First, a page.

Coronary artery disease is characterized by the accumulation of plaques in the small cardiac arteries that carry blood to the heart muscle. When this happens, the muscle cells of the heart do not receive enough oxygen and end up not functioning properly, which leads to the emergence of symptoms such as constant chest pain or easy tiredness.
In addition, when one of these plaques ruptures, a set of inflammatory processes occur that end up resulting in an obstruction of the vessel, causing the blood to stop passing completely to the heart and causing the appearance of serious complications such as angina pectoris, infarction, arrhythmia or even sudden death.
Thus, it is important to prevent coronary artery disease from arising or, if it already exists, to worsen. For this, it is important to make a balanced diet and maintain regular practice of physical exercise. It may also be necessary to use some medicines when indicated by the cardiologist.
Symptoms of coronary artery disease are related to angina, which is a feeling of pain in the form of tightness in the chest, which lasts 10 to 20 minutes and that can radiate to the chin, neck and arms. But the person may also exhibit other signs and symptoms, such as:
- Tiredness when performing small physical exertion,
- Feeling of shortness of breath;
- Cold sweat;
- Nausea and/or vomiting.
Often these signs are difficult to identify because they tend to appear gradually, being more difficult to be noticed. For this reason, it is common for coronary heart disease to be identified to a very developed degree or when it causes some serious complication, such as infarction.
People with risk factors such as high cholesterol, diabetes or sedentary lifestyle are at higher risk of having the disease and therefore should have frequent tests at the cardiologist to identify if they are at risk of having a serious complication by starting treatment as soon as necessary.
What tests to diagnose
The diagnosis of coronary heart disease should be made by the cardiologist and is usually initiated with an assessment of the risk of heart disease, which includes an analysis of the clinical history, as well as assessment of blood pressure and cholesterol level in the blood test.
In addition, and if he deems it necessary, the doctor may also request other more specific tests, such as electrocardiogram, echocardiogram, coronary angiography, stress test, computed tomography and other blood tests. These tests help not only to arrive at the diagnosis of coronary heart disease, but also to rule out other possible heart problems.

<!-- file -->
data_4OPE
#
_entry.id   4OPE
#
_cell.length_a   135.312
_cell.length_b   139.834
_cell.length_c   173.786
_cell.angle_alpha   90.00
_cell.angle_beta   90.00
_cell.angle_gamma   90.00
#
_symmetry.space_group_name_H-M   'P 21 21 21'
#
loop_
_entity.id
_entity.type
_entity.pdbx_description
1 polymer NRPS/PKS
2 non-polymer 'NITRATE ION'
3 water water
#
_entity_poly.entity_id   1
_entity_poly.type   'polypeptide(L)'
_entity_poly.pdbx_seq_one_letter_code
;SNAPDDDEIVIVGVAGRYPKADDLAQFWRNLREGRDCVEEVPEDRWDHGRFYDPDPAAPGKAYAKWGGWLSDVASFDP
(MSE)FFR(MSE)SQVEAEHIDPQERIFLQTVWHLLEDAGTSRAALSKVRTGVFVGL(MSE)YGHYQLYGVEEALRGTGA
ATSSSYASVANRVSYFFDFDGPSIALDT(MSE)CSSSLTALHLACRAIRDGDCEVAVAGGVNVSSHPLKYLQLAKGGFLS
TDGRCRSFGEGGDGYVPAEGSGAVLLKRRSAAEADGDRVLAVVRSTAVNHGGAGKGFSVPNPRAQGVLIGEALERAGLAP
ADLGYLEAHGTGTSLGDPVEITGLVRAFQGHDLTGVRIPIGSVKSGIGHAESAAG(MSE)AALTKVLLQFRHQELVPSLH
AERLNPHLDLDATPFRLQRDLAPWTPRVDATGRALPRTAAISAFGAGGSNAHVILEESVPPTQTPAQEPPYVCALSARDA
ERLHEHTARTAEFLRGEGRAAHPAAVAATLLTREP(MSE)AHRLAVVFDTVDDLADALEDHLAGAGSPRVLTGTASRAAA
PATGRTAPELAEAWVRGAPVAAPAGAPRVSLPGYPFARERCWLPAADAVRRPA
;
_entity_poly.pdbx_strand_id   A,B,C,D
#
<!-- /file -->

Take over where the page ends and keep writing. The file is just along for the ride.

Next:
Who has the greatest risk
The risk of developing coronary artery disease is higher in people who:
- They are smokers;
- They have high blood pressure;
- They have high cholesterol;
- Do not do regular physical exercise;
- They have diabetes.
Thus, the best way to avoid developing this type of diseases is to have a healthy lifestyle, which involves doing physical exercise at least 3 times a week, avoiding smoking, drinking or using drugs and making a varied and balanced diet, low in fats and rich in fiber and vegetables.
How treatment is done
Treatment for coronary heart disease includes regularly exercising, releasing stress and eating well, avoiding very fatty or sugary foods, and avoiding other risk factors for the disease, such as smoking or drinking alcohol, for example.
For this, usually the treatment is guided by a cardiologist, who also evaluates the need to start the use of medication to control cholesterol, hypertension or diabetes. These medications should be used according to guidance and throughout life.
In the most severe cases, it may be necessary to perform some type of surgery to perform cardiac catheterization and, if necessary, angioplasty to place a network inside the vessel or even a revascularization surgery with placement of breast and saphenous vein bridges.
Prevention of coronary heart disease
Prevention of coronary heart disease may be made through good lifestyle habits such as quitting smoking, eating properly, doing physical activity and lowering cholesterol levels. Adequate cholesterol levels are:
- Hdl: above 60 mg/dl;
- Ldl: below 130 mg/dl; being below 70 for patients who have already infarcted or who have diabetes, high blood pressure or smoke, for example.
Those who have a high risk of developing a coronary heart disease, in addition to adopting a healthy lifestyle should also follow up with a cardiologist at least 1 to 2 times a year.